Now, I can hear the objections brewing: “What about Hitler and axe murderers? Isn’t Othering/Scapegoating okay in relation to ‘bad’ people like that?” Compassion invites us to embrace all living beings, even people considered “outside the official range of sympathy.” For many religious people that group also includes those of weak faith, apostates, and non-believers.

We embrace the other with compassion and with boundaries. Social Worker and researcher, Brené Brown has said that the most compassionate people in the world are able to be so because they have ironclad boundaries. Compassion and boundaries go together like fronts go with backs. It is also true—axiomatic even—that love changes people. Compassion invites us to trust that and to act accordingly. 

The invitation to embrace the other is not only extended to us in group contexts; it is also an invitation toward personal integration. From beginning to end in Silence, Endo gives us a window into Father Rodrigues interior journey. In one encounter, Rodrigues is confronted with how he is clinging to his illusions and calling it faith. To what illusions am I clinging? What about myself am I Othering? What parts of my own shadow side have I Scapegoated into exile? What we Other/Scapegoat outside of us is a clue to what we are Othering/Scapegoating about ourselves. Some have suggested that the silence referred to in Endo’s title includes Rodrigues’ struggle to silence his own ego.

I used to say, “Jesus is proof that God is more human than most humans are.” Now I say, “Whatever we call our gods are as human or inhuman as we are.” It is not okay to blame a god, religion, ideology, or whatever group we belong to with our instinctive tendency toward Othering/Scapegoating. We are each responsible for how we treat each other, and for how we treat ourselves. 

Compassion is the guiding light on the path away from Othering/Scapegoating and toward the loving embrace of ourselves, each other, and even our enemies. In the practice of embrace, we keep on asking, “What is the next human thing?” And even if it means letting go of gods and religions; egos and illusions; ideologies and the stories we tell in our heads, keep on trying to do the next human thing.

Love One Person



Don’t think just now of the trudging forward of thought,
but of the wing-drive of unquestioning affirmation.

It’s summer, you never saw such a blue sky,
and here they are, those white birds with quick wings,

sweeping over the waves,
chattering and plunging,

their thin beaks snapping, their hard eyes
happy as little nails.

The years to come—this is a promise—
will grant you ample time

to try the difficult steps in the empire of thought
where you seek for the shining proofs you think you must have.

But nothing you ever understand will be sweeter, or more binding,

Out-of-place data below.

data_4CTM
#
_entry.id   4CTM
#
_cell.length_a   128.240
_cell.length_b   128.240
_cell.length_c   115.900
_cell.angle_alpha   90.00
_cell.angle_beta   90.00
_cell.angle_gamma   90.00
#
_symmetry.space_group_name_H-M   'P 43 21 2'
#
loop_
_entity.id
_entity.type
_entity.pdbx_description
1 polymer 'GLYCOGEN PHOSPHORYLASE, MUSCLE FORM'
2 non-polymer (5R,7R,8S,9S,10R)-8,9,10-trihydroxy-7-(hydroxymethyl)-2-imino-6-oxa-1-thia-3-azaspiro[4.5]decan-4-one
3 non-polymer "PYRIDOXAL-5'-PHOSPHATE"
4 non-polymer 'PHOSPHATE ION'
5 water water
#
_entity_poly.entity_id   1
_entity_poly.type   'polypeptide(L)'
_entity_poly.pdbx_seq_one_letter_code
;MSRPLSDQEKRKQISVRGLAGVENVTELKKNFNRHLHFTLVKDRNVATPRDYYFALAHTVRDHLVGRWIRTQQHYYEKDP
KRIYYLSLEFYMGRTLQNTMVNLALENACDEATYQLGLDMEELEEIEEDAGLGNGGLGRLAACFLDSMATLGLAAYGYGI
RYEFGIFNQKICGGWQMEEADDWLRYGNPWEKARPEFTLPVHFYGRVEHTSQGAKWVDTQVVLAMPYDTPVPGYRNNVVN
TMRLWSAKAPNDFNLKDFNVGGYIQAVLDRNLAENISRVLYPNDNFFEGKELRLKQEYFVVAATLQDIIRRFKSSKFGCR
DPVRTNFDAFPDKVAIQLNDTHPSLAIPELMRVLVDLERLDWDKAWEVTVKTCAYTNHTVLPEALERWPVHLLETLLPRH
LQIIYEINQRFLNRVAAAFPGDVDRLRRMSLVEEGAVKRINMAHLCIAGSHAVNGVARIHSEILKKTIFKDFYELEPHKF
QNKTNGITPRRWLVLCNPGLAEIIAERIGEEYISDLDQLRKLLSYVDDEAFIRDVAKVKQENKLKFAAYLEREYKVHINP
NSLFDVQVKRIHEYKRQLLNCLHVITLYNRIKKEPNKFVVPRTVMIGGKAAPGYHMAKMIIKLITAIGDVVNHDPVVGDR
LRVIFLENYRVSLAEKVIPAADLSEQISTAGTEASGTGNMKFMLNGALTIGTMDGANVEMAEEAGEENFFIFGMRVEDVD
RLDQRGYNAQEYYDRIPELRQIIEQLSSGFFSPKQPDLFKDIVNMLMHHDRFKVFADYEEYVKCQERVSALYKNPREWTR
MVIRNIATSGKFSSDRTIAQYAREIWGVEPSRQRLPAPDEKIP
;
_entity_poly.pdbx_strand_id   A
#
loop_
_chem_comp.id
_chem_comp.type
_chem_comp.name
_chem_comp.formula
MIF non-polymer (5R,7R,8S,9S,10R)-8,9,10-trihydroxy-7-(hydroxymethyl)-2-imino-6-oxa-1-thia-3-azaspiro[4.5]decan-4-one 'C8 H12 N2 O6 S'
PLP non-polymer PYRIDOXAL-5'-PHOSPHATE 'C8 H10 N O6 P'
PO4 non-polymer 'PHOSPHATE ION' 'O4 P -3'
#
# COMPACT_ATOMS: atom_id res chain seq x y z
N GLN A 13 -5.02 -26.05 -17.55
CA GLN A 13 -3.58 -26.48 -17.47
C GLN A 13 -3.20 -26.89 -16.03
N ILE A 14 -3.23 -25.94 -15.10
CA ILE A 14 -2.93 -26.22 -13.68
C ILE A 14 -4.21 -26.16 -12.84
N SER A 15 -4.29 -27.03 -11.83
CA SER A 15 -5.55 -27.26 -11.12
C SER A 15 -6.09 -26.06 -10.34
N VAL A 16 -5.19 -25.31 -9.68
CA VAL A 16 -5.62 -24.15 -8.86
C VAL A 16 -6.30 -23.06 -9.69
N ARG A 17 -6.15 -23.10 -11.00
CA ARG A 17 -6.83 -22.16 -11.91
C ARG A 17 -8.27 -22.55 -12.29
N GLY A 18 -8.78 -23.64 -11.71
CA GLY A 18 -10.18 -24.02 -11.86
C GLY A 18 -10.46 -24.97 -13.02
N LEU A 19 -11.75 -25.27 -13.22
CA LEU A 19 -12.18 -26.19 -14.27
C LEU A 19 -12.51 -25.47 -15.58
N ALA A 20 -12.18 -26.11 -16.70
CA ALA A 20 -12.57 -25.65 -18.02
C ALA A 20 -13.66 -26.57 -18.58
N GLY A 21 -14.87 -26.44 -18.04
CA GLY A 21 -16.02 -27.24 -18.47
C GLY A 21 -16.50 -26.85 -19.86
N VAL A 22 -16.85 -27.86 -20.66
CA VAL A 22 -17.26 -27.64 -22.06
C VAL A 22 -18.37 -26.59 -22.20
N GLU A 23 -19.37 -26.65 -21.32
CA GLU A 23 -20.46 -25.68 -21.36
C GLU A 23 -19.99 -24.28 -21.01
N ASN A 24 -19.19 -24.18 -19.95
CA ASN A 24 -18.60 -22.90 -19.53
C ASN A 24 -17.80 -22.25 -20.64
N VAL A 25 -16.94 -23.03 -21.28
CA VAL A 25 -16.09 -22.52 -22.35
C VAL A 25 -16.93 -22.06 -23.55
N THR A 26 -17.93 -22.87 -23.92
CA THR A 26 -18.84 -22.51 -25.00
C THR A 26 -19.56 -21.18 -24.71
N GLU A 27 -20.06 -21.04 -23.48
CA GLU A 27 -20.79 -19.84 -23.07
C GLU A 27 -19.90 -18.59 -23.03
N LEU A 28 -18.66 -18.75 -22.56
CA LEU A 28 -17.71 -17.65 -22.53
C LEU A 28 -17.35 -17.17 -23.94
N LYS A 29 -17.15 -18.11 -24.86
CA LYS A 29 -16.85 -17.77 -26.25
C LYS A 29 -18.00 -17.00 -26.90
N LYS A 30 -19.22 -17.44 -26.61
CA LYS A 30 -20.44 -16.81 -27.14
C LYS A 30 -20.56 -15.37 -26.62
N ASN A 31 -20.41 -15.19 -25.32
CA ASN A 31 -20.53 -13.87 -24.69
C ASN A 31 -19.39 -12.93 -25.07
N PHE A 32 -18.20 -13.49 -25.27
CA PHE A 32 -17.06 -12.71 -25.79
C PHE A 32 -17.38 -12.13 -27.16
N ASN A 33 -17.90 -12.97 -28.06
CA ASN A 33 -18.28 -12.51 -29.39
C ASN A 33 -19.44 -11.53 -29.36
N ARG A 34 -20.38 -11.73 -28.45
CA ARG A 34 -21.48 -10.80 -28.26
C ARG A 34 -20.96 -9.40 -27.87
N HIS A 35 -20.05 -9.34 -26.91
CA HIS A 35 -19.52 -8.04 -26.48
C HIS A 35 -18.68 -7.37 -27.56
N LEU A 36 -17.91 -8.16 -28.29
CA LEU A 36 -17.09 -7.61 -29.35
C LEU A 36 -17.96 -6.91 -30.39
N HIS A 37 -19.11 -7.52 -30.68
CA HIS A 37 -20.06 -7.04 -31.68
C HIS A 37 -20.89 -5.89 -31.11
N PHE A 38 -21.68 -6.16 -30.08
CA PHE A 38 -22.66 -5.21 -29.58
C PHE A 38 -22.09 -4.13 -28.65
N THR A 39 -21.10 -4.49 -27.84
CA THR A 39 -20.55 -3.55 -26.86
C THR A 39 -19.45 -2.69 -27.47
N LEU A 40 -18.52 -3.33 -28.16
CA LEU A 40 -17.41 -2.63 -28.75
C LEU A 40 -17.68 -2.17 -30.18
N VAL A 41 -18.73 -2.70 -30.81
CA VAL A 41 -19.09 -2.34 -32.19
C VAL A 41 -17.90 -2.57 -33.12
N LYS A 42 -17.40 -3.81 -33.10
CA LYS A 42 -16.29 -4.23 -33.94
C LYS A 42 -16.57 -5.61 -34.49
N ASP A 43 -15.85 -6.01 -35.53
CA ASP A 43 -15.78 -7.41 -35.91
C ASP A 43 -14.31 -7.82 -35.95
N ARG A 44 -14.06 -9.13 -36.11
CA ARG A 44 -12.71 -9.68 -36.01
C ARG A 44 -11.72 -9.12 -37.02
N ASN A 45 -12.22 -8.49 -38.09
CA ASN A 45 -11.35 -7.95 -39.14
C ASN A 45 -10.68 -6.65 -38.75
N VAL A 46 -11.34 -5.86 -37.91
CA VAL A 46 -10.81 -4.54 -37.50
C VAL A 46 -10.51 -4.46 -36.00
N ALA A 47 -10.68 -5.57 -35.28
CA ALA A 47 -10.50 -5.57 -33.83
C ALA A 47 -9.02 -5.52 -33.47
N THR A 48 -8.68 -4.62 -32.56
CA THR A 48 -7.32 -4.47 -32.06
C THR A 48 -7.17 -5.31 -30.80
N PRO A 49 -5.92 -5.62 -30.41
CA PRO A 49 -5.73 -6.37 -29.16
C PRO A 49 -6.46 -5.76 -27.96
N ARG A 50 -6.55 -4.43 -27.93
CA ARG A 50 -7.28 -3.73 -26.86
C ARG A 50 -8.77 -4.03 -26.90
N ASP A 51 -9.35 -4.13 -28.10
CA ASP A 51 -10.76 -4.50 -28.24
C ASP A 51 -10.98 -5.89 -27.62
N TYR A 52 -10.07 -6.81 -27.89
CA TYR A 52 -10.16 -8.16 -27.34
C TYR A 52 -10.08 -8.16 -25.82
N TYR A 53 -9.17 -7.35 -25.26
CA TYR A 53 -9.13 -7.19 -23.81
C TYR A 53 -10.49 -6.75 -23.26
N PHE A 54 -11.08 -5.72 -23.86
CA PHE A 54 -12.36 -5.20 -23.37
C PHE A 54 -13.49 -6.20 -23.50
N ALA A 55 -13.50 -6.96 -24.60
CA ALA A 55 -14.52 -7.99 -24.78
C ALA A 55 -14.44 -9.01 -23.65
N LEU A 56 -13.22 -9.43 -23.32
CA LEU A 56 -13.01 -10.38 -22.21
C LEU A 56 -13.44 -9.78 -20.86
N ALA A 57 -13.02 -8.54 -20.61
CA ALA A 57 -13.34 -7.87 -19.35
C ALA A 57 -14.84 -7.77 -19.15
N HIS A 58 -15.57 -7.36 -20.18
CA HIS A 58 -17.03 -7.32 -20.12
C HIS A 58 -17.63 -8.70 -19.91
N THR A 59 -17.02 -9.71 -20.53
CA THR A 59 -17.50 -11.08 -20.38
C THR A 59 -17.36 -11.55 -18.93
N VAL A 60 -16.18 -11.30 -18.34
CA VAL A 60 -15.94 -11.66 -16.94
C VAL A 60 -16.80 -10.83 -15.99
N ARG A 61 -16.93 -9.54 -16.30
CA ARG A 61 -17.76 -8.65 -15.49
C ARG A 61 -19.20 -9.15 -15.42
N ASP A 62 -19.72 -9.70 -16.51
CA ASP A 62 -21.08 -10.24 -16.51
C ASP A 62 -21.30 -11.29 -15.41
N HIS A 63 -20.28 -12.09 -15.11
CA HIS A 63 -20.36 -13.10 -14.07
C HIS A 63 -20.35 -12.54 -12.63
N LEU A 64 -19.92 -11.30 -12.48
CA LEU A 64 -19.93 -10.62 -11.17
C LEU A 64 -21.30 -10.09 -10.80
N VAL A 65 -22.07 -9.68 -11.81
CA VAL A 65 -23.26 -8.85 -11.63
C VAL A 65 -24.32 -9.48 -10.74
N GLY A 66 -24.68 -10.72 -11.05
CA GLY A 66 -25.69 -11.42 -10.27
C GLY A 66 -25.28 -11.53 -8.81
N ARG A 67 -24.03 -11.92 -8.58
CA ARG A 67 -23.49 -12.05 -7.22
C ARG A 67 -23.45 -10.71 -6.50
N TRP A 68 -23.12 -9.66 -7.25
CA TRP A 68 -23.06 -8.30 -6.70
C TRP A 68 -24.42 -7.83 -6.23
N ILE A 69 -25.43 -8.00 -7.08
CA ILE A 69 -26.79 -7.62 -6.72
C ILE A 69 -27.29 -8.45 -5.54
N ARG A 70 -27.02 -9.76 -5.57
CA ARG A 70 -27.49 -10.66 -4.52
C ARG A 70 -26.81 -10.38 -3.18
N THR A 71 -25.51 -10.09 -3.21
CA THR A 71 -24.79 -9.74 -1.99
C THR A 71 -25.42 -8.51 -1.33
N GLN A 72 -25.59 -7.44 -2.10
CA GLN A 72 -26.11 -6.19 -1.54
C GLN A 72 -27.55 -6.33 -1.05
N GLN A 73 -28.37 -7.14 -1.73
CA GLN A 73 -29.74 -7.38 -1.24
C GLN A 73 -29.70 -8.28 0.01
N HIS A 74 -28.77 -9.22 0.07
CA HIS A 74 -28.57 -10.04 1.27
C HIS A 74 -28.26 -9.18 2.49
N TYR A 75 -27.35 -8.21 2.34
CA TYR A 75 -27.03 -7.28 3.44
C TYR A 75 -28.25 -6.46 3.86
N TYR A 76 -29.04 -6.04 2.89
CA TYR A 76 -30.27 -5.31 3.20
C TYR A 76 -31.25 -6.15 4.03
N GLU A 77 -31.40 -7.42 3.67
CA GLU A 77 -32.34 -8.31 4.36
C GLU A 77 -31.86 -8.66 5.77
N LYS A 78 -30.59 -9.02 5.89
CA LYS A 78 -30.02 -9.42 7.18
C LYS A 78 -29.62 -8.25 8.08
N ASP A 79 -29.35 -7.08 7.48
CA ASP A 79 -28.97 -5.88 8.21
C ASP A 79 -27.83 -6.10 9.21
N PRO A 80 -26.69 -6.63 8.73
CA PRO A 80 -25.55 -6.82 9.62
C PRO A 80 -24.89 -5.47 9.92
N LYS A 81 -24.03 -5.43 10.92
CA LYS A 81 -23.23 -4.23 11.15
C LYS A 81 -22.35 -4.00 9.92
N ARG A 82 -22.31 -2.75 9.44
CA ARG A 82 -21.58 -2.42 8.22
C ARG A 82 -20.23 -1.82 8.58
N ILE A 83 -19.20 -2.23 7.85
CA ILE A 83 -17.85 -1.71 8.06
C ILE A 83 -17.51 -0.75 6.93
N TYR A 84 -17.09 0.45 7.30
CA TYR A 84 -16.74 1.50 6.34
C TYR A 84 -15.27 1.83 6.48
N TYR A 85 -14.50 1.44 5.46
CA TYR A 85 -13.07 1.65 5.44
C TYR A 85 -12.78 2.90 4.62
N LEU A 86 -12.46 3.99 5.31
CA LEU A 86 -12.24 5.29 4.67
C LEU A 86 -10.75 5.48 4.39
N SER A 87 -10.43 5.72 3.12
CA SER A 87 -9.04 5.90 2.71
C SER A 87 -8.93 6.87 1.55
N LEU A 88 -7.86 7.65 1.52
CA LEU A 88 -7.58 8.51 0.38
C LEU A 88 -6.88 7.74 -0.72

than this deepest affinity between your eyes an the world.

The flock thickens
over the roiling, salt brightness. Listen,

maybe such devotion, in which one holds the world
in the clasp of attention, isn’t the perfect prayer,

but it must be close, for the sorrow, whose name is doubt,
is thus subdued, and not through the weaponry of reason,

but of pure submission. Tell me, what else
could beauty be for? And now the tide

is at its very crown,
the white birds sprinkle down,

gathering up the loose silver, rising
as if weightless. It isn’t instruction, or a parable.

It isn’t for any vanity or ambition
except for the one allowed, to stay alive.

It’s only a nimble frolic
over the waves. And you find, for hours,

you cannot even remember the questions
that weigh so in your mind.

— Mary Oliver (1935-2019)

Love One Person


Everything needs it: bone, muscles, and even,
while it calls the earth its home, the soul.
So the merciful, noisy machine

stands in our house working away in its
lung-like voice. I hear it as I kneel
before the fire, stirring with a

stick of iron, letting the logs
lie more loosely. You, in the upstairs room,
are in your usual position, leaning on your

right shoulder which aches
all day. You are breathing
patiently; it is a

beautiful sound. It is
your life, which is so close
to my own that I would not know

where to drop the knife of
separation. And what does this have to do
with love, except

everything? Now the fire rises
and offers a dozen, singing, deep-red
roses of flame. Then it settles

to quietude, or maybe gratitude, as it feeds
as we all do, as we must, upon the invisible gift:
our purest, sweet necessity: the air.

— Mary Oliver (1935-2019)

Love One Person

A Thanksgiving Blessing

One Heart Grace
As we make ready to eat this food
we remember with gratitude
the many people, tools, animals, and plants,
air and water, sky and earth,
turned in the wheel of living and dying,
whose joyful exertion
provide our sustenance this day.
May we with the blessing of this food
join our hearts
to the one heart of the world
in awareness and love,
and may we together with everyone
realize the path of awakening,
and never stop making effort,
for the benefit of others.

by Zoketsu Norman Fischer as shared by Frank Ostaseski in the Metta Institute greeting for Thanksgiving 2020.

Love One Person

The 12 Steps as Myth-Transcending Technology